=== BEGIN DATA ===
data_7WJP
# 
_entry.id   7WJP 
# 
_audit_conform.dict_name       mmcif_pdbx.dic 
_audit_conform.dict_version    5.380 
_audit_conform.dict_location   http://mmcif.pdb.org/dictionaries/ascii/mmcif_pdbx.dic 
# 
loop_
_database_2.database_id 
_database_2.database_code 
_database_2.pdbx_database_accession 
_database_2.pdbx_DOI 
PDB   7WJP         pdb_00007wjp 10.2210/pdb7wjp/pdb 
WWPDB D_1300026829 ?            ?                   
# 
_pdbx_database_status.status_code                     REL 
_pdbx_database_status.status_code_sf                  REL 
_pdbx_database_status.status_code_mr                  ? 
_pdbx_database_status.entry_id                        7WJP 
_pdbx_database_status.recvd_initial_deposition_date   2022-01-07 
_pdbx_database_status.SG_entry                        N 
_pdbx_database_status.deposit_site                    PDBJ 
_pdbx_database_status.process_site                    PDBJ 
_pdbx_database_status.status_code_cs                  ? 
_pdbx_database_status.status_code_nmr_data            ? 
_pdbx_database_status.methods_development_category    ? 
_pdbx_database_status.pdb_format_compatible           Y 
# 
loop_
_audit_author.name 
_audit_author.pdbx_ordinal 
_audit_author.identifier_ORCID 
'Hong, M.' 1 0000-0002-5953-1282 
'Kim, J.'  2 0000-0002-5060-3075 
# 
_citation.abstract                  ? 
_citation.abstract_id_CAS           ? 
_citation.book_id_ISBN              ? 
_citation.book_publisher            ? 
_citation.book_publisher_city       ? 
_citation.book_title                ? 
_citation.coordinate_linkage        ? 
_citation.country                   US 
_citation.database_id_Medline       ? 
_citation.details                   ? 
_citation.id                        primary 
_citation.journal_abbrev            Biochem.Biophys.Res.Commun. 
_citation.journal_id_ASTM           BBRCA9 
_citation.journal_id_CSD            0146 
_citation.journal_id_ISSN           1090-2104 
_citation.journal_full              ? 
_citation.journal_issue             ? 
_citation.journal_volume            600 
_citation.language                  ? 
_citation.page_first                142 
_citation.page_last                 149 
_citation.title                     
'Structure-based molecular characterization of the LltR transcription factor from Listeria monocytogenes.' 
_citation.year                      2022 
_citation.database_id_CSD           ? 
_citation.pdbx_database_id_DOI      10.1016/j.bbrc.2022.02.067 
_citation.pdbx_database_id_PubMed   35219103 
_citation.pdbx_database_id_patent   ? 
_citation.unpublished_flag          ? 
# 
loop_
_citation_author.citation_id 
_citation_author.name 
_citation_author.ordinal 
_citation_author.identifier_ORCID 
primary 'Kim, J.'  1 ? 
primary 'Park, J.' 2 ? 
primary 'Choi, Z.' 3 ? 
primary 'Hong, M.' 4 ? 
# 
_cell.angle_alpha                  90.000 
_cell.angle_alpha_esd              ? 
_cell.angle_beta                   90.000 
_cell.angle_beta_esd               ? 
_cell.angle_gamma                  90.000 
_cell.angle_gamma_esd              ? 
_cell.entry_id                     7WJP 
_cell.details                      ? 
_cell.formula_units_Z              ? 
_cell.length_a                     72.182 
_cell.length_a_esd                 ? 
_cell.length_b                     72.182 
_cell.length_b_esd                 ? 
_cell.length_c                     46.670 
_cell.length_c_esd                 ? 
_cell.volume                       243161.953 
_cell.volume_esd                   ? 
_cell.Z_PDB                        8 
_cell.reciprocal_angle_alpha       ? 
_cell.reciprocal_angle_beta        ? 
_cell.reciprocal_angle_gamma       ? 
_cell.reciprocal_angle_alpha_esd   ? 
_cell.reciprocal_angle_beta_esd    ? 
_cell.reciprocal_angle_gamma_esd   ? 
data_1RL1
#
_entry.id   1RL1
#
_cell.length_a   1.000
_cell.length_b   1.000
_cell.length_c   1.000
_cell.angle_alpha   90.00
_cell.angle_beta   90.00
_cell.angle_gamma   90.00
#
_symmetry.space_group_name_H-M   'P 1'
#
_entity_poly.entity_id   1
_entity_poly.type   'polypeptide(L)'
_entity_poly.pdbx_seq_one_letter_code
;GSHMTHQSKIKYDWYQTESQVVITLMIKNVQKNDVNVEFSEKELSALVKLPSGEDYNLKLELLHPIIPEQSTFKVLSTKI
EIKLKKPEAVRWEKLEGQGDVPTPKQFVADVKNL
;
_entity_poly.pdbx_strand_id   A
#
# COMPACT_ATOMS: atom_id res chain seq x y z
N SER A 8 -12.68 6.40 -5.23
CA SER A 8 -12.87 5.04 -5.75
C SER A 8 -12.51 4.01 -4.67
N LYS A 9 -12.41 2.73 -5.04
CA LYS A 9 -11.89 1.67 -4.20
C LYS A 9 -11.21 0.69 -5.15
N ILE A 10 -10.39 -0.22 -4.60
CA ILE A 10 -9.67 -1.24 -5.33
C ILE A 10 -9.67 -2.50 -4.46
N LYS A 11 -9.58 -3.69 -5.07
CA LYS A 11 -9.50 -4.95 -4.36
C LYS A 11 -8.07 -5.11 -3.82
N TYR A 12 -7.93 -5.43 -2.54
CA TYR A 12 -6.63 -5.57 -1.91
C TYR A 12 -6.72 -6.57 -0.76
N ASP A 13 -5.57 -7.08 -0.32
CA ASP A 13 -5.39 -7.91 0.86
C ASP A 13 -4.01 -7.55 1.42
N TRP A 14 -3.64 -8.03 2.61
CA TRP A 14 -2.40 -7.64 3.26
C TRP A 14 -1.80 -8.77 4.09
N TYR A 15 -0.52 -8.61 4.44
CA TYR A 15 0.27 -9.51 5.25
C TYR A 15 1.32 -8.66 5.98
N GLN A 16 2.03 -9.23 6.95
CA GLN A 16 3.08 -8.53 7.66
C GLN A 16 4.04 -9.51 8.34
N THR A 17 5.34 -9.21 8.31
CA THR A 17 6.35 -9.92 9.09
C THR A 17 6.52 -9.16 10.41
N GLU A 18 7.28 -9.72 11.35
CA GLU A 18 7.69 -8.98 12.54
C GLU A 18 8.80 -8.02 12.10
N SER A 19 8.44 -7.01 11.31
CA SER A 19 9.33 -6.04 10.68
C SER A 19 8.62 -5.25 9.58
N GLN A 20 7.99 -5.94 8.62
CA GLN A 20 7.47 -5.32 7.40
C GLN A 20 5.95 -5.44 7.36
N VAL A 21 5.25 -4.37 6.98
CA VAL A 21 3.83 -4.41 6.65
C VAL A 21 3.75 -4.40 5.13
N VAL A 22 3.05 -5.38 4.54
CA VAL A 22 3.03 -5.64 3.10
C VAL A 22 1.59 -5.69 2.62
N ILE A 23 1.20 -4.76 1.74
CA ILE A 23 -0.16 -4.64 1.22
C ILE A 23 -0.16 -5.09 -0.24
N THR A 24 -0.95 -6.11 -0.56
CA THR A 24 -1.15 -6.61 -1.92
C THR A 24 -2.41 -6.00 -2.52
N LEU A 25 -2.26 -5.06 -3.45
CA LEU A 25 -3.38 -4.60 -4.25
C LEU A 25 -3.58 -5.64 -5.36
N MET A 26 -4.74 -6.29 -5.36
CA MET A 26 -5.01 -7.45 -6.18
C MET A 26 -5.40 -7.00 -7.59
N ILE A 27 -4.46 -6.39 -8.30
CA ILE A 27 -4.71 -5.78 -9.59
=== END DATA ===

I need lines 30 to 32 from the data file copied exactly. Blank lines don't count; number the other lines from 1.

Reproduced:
loop_
_audit_author.name 
_audit_author.pdbx_ordinal 